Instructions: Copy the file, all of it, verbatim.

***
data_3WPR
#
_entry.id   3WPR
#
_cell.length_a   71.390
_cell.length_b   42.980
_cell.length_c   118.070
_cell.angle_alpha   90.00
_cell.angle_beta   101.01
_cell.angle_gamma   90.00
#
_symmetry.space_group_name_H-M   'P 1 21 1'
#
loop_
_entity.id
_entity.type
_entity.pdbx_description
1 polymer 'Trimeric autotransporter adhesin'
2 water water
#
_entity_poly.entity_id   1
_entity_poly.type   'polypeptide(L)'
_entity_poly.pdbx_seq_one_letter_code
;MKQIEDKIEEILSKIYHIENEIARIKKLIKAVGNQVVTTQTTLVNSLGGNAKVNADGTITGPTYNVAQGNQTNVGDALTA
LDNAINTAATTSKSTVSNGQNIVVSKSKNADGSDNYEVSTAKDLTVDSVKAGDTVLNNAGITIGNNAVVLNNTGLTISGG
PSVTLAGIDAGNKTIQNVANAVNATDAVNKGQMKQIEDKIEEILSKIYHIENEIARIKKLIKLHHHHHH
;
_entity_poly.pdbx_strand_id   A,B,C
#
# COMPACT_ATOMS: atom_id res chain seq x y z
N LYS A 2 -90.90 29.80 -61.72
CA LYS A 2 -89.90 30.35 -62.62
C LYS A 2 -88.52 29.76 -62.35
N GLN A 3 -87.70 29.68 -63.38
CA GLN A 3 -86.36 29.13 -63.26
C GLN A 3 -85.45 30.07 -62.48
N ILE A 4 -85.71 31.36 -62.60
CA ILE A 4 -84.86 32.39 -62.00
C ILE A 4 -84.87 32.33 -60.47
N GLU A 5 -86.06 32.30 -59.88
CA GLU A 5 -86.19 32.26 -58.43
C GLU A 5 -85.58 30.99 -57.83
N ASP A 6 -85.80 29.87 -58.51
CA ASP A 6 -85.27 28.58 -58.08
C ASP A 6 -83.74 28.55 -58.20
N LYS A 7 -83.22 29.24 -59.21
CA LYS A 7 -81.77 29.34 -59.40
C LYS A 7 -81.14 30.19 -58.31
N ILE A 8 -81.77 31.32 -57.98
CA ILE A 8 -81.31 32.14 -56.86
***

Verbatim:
data_3WPR
#
_entry.id   3WPR
#
_cell.length_a   71.390
_cell.length_b   42.980
_cell.length_c   118.070
_cell.angle_alpha   90.00
_cell.angle_beta   101.01
_cell.angle_gamma   90.00
#
_symmetry.space_group_name_H-M   'P 1 21 1'
#
loop_
_entity.id
_entity.type
_entity.pdbx_description
1 polymer 'Trimeric autotransporter adhesin'
2 water water
#
_entity_poly.entity_id   1
_entity_poly.type   'polypeptide(L)'
_entity_poly.pdbx_seq_one_letter_code
;MKQIEDKIEEILSKIYHIENEIARIKKLIKAVGNQVVTTQTTLVNSLGGNAKVNADGTITGPTYNVAQGNQTNVGDALTA
LDNAINTAATTSKSTVSNGQNIVVSKSKNADGSDNYEVSTAKDLTVDSVKAGDTVLNNAGITIGNNAVVLNNTGLTISGG
PSVTLAGIDAGNKTIQNVANAVNATDAVNKGQMKQIEDKIEEILSKIYHIENEIARIKKLIKLHHHHHH
;
_entity_poly.pdbx_strand_id   A,B,C
#
# COMPACT_ATOMS: atom_id res chain seq x y z
N LYS A 2 -90.90 29.80 -61.72
CA LYS A 2 -89.90 30.35 -62.62
C LYS A 2 -88.52 29.76 -62.35
N GLN A 3 -87.70 29.68 -63.38
CA GLN A 3 -86.36 29.13 -63.26
C GLN A 3 -85.45 30.07 -62.48
N ILE A 4 -85.71 31.36 -62.60
CA ILE A 4 -84.86 32.39 -62.00
C ILE A 4 -84.87 32.33 -60.47
N GLU A 5 -86.06 32.30 -59.88
CA GLU A 5 -86.19 32.26 -58.43
C GLU A 5 -85.58 30.99 -57.83
N ASP A 6 -85.80 29.87 -58.51
CA ASP A 6 -85.27 28.58 -58.08
C ASP A 6 -83.74 28.55 -58.20
N LYS A 7 -83.22 29.24 -59.21
CA LYS A 7 -81.77 29.34 -59.40
C LYS A 7 -81.14 30.19 -58.31
N ILE A 8 -81.77 31.32 -57.98
CA ILE A 8 -81.31 32.14 -56.86